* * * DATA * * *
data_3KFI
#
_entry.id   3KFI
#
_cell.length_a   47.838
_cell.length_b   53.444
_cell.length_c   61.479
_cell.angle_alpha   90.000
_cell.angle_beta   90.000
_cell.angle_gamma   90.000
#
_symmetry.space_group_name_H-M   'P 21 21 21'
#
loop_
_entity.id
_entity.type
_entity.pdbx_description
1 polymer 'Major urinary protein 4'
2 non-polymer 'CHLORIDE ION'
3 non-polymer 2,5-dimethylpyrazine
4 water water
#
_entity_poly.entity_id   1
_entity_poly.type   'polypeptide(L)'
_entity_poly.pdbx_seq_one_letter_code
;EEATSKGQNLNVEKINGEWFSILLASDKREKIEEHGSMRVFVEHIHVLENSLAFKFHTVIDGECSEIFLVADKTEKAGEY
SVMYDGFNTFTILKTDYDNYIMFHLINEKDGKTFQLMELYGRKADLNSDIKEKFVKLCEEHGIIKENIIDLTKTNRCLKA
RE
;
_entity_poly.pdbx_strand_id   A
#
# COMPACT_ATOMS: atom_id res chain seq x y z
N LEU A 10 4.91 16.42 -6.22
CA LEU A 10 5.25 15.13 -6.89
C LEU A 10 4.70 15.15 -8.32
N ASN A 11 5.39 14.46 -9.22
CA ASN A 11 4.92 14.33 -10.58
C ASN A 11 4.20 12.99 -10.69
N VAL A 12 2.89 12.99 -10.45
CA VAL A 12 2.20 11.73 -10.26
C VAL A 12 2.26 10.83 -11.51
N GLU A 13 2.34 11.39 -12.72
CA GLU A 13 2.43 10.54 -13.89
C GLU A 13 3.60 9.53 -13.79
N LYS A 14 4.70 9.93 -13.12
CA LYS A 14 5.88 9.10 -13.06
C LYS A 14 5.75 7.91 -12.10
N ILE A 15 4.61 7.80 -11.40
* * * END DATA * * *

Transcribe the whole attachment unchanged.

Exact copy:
data_3KFI
#
_entry.id   3KFI
#
_cell.length_a   47.838
_cell.length_b   53.444
_cell.length_c   61.479
_cell.angle_alpha   90.000
_cell.angle_beta   90.000
_cell.angle_gamma   90.000
#
_symmetry.space_group_name_H-M   'P 21 21 21'
#
loop_
_entity.id
_entity.type
_entity.pdbx_description
1 polymer 'Major urinary protein 4'
2 non-polymer 'CHLORIDE ION'
3 non-polymer 2,5-dimethylpyrazine
4 water water
#
_entity_poly.entity_id   1
_entity_poly.type   'polypeptide(L)'
_entity_poly.pdbx_seq_one_letter_code
;EEATSKGQNLNVEKINGEWFSILLASDKREKIEEHGSMRVFVEHIHVLENSLAFKFHTVIDGECSEIFLVADKTEKAGEY
SVMYDGFNTFTILKTDYDNYIMFHLINEKDGKTFQLMELYGRKADLNSDIKEKFVKLCEEHGIIKENIIDLTKTNRCLKA
RE
;
_entity_poly.pdbx_strand_id   A
#
# COMPACT_ATOMS: atom_id res chain seq x y z
N LEU A 10 4.91 16.42 -6.22
CA LEU A 10 5.25 15.13 -6.89
C LEU A 10 4.70 15.15 -8.32
N ASN A 11 5.39 14.46 -9.22
CA ASN A 11 4.92 14.33 -10.58
C ASN A 11 4.20 12.99 -10.69
N VAL A 12 2.89 12.99 -10.45
CA VAL A 12 2.20 11.73 -10.26
C VAL A 12 2.26 10.83 -11.51
N GLU A 13 2.34 11.39 -12.72
CA GLU A 13 2.43 10.54 -13.89
C GLU A 13 3.60 9.53 -13.79
N LYS A 14 4.70 9.93 -13.12
CA LYS A 14 5.88 9.10 -13.06
C LYS A 14 5.75 7.91 -12.10
N ILE A 15 4.61 7.80 -11.40